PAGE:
It seems that retrofitting houses into restaurants is one of the more popular methods in getting yourself known into the Filipino food scene. After all, everyone likes a good story, and houses always provide such.
From Cafe Xocolat and Ninyo Fusion Cuisine in Katipunan area, to Juanito Bistro in Kapitolyo, and the cult favorite Lime 88 Street Food in Mandaluyong. There’s just too much to mention and all of them, for sure, have stories to tell.
Hard to beat, however, is a story about a house from a clan that has made a living out of telling the stories. Not fictional stories, but journals. These are real stories of the world published into the broadsheets that influence the nation that reads it. This is what Casa Roces near the Malacanang grounds of Manila is all about.
Casa Roces was the social house of one of the prominent families that have survived through generations of Spanish, American, and Japanese occupation in the Philippines.
This also used to be the home of the National Artist Alejandro Roces. The house’s proximity to the Malacanang palace says a lot about their ties to the political scene of their days. It is literally just across the street.
And just across the street, the gate of Casa Roces greets you in style. Valet parking is available, given that no real parking is really set for this place. The valet drivers park and move the vehicles along the streets as space becomes available. This does seem to be the normal case of houses that have turned into restaurants.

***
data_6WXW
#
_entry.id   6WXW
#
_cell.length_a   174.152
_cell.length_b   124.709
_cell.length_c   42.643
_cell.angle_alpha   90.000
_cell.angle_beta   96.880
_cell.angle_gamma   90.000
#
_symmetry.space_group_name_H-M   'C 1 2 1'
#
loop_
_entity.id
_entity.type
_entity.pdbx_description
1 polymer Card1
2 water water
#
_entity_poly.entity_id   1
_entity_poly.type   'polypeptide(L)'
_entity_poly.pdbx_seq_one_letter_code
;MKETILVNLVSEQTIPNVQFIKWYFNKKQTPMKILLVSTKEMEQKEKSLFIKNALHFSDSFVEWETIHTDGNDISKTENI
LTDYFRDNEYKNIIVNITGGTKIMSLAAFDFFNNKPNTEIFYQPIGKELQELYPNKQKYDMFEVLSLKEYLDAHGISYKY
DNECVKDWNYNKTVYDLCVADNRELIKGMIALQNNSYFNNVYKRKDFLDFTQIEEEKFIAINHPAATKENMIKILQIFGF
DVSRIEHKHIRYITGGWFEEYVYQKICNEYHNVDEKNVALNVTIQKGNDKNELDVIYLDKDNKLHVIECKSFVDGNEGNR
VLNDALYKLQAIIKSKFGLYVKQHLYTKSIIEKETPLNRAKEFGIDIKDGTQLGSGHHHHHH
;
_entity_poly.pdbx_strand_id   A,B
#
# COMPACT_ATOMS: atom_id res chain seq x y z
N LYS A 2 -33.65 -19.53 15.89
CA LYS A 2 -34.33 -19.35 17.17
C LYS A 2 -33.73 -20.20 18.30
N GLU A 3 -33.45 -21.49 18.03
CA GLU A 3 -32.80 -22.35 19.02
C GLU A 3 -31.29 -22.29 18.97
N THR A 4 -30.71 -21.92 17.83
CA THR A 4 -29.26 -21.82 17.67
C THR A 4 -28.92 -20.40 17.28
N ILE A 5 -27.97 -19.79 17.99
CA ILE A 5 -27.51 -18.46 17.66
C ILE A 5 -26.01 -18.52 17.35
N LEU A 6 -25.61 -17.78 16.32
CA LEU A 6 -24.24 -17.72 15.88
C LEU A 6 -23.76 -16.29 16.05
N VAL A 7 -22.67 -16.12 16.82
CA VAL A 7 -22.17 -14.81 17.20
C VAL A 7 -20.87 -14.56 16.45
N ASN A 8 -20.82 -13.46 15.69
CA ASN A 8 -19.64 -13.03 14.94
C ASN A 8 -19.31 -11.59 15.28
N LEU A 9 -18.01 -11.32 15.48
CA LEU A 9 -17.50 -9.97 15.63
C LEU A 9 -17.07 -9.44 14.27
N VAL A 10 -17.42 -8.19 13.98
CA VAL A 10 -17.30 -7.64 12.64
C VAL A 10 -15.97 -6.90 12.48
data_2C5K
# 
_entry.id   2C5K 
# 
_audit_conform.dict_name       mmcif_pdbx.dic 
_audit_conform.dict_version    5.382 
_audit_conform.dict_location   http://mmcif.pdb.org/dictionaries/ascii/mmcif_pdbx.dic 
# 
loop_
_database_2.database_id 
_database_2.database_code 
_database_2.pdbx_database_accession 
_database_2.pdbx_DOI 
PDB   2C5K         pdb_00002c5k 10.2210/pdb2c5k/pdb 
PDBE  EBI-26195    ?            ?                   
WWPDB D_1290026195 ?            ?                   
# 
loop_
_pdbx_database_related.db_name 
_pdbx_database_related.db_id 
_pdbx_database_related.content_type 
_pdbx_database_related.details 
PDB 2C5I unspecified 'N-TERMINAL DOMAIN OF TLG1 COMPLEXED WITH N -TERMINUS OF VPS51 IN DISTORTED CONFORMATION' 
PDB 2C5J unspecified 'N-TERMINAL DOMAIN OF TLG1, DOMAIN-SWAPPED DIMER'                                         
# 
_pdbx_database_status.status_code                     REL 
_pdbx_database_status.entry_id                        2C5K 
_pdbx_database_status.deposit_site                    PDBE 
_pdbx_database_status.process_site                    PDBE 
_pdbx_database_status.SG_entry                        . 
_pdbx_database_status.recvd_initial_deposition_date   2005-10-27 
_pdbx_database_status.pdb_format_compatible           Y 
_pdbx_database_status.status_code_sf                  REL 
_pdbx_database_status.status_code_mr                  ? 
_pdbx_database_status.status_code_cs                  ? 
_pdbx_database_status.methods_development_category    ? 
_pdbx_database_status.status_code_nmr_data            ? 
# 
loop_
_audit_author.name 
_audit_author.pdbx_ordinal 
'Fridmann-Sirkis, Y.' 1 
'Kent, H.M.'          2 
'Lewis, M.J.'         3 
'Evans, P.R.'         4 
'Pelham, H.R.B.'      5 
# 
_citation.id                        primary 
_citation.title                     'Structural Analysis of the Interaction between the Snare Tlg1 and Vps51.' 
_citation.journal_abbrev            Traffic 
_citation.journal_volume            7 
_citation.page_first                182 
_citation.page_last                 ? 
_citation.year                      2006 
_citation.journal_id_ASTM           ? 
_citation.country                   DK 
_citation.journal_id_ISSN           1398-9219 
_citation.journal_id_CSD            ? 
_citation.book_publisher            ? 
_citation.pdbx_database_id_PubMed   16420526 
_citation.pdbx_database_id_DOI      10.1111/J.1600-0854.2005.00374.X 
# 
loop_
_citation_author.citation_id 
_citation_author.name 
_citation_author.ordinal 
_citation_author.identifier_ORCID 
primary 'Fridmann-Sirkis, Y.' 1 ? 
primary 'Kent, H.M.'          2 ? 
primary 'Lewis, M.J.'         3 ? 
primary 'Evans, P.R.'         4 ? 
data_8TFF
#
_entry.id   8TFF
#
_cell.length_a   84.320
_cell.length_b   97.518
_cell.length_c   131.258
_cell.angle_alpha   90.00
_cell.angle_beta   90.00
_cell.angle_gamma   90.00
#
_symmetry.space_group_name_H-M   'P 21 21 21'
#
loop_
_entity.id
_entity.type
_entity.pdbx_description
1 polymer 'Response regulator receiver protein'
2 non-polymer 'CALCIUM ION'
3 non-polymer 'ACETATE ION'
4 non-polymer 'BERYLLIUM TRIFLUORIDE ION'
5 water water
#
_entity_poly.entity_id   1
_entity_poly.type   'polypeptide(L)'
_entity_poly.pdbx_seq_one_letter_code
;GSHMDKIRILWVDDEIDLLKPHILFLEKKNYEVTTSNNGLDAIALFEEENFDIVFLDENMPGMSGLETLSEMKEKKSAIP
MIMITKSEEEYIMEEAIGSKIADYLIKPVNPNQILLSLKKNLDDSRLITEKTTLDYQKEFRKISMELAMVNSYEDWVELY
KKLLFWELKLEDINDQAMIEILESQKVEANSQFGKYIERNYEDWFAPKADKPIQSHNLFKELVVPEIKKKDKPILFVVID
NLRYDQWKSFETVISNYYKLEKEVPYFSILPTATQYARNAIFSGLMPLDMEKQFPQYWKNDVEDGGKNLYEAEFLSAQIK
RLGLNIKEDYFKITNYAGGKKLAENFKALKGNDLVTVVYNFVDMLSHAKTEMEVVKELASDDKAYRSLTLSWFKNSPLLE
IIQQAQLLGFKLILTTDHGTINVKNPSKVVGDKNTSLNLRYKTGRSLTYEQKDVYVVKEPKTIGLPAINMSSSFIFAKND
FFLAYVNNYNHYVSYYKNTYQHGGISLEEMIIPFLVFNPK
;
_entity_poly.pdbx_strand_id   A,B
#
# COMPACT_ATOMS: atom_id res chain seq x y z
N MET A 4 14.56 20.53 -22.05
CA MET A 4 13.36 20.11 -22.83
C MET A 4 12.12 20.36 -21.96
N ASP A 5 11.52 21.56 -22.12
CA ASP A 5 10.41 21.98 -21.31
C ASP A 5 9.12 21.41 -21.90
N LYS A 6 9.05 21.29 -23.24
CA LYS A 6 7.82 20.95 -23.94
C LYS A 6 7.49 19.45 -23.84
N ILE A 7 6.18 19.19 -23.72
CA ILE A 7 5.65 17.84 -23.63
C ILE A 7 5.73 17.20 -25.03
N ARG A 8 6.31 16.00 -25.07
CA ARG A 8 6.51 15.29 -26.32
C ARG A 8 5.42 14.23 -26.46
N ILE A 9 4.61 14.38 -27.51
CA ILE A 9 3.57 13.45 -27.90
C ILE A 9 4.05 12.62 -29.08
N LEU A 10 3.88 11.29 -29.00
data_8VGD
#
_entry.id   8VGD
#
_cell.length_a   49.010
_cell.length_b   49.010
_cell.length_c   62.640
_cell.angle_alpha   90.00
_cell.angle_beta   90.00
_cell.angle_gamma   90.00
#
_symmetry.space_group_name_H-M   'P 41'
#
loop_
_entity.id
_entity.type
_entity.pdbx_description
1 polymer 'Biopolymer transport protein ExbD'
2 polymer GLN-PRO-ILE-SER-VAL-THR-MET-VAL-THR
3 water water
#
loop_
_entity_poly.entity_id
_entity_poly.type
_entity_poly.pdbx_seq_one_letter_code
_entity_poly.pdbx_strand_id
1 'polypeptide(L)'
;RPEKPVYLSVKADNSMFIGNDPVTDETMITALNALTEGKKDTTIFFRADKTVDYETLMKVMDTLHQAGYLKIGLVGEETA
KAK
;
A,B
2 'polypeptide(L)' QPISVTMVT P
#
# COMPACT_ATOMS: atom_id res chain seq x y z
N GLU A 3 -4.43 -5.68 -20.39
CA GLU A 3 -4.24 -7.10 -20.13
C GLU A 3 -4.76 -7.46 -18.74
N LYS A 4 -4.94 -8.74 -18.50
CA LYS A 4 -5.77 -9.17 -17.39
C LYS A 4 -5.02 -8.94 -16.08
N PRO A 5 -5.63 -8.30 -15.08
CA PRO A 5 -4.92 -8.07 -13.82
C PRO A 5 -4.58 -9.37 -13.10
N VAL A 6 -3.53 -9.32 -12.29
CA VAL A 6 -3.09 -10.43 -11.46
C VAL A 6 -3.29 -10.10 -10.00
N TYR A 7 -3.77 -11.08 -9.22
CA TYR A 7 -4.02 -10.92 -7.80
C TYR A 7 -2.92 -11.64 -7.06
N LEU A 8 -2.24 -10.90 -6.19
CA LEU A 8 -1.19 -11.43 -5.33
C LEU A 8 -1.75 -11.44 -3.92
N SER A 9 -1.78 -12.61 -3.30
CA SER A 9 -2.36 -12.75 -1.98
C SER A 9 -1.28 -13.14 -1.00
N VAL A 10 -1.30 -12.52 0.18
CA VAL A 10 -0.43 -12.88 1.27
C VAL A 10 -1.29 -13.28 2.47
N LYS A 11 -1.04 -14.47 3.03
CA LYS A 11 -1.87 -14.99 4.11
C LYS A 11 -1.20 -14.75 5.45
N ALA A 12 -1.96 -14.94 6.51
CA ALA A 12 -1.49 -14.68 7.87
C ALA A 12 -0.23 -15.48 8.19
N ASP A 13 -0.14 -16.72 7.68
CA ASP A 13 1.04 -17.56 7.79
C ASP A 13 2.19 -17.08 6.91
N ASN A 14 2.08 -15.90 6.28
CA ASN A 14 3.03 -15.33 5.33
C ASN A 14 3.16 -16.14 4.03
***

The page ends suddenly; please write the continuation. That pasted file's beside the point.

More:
The lobby speaks of the heritage of this clan of journalists and social icons. An elegant yet dated looking chandelier illuminates pictures of presidents, leaders, and other close friends of the clan through the ages. The old wooden door speaks volumes of the many people that have entered here through the decades that have passed.
Past the welcome lobby and it is a bit more of a restaurant feel already. It is more relaxed with old trinkets adorning walls and crevices, making it looked lived in. The vibe is very casual, making it inviting for family dinners. Al fresco dining? The garden has become the extension of the dining area.
The second floor, however, feels like a continuation of where the lobby left off. Long wooden planks for steps and floor boards, intricately carved chairs and tables, and of course, more chandeliers. Story has it that these are excess furniture from the clan’s other homes, and therefore express their style and convictions. The second floor is divided into rooms named after the periodicals and newspapers that were or are still handled by the clan from days gone by.
Want to know who started Liwayway, La Vanguardia, and the Tribune? This is the family.
These rooms on the second floor of Casa Roces are for rent for private functions or for VIPs. It is said that the President of the Philippines normally dines here, enjoying some of the turn of the century Filipino, Spanish, and American cuisine that the family loves to serve when they have guests around.
With the help of the Cravings group that manages the restaurant operations, a menu of familiar options with original twists was made. It starts off with some appetizers:
The popular appetizer here would definitely be the Chorizos drizzled in balsamic reduction (PHP 355.00). Chorizos have been part of the Philippine food culture for a very long time, and this one does not disappoint. What may be a bit adventurous for the casual food goer would be the Creamy Pate topped with Black Caviar.